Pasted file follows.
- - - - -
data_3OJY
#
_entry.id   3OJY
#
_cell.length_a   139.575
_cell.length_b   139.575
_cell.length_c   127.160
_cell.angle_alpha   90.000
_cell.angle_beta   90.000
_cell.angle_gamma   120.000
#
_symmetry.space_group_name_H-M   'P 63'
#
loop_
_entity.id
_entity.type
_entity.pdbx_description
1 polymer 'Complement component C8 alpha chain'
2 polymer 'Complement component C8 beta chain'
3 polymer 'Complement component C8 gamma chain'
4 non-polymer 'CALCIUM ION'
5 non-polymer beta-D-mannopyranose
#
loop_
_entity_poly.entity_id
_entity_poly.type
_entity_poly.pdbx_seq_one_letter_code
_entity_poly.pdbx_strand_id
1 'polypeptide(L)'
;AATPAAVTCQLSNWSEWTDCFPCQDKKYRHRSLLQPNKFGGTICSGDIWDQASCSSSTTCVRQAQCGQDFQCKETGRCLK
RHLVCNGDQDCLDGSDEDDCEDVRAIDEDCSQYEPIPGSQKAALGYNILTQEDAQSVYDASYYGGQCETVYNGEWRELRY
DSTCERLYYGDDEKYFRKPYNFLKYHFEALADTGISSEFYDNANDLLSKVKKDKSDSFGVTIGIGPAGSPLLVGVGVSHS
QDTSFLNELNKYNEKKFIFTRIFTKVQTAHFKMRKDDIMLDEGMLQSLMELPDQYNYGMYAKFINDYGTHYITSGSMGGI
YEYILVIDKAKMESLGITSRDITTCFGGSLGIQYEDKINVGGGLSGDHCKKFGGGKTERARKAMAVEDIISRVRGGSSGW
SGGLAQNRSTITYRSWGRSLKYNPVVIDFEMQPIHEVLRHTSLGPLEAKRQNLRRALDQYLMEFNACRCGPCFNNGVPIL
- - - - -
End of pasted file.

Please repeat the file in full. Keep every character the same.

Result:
data_3OJY
#
_entry.id   3OJY
#
_cell.length_a   139.575
_cell.length_b   139.575
_cell.length_c   127.160
_cell.angle_alpha   90.000
_cell.angle_beta   90.000
_cell.angle_gamma   120.000
#
_symmetry.space_group_name_H-M   'P 63'
#
loop_
_entity.id
_entity.type
_entity.pdbx_description
1 polymer 'Complement component C8 alpha chain'
2 polymer 'Complement component C8 beta chain'
3 polymer 'Complement component C8 gamma chain'
4 non-polymer 'CALCIUM ION'
5 non-polymer beta-D-mannopyranose
#
loop_
_entity_poly.entity_id
_entity_poly.type
_entity_poly.pdbx_seq_one_letter_code
_entity_poly.pdbx_strand_id
1 'polypeptide(L)'
;AATPAAVTCQLSNWSEWTDCFPCQDKKYRHRSLLQPNKFGGTICSGDIWDQASCSSSTTCVRQAQCGQDFQCKETGRCLK
RHLVCNGDQDCLDGSDEDDCEDVRAIDEDCSQYEPIPGSQKAALGYNILTQEDAQSVYDASYYGGQCETVYNGEWRELRY
DSTCERLYYGDDEKYFRKPYNFLKYHFEALADTGISSEFYDNANDLLSKVKKDKSDSFGVTIGIGPAGSPLLVGVGVSHS
QDTSFLNELNKYNEKKFIFTRIFTKVQTAHFKMRKDDIMLDEGMLQSLMELPDQYNYGMYAKFINDYGTHYITSGSMGGI
YEYILVIDKAKMESLGITSRDITTCFGGSLGIQYEDKINVGGGLSGDHCKKFGGGKTERARKAMAVEDIISRVRGGSSGW
SGGLAQNRSTITYRSWGRSLKYNPVVIDFEMQPIHEVLRHTSLGPLEAKRQNLRRALDQYLMEFNACRCGPCFNNGVPIL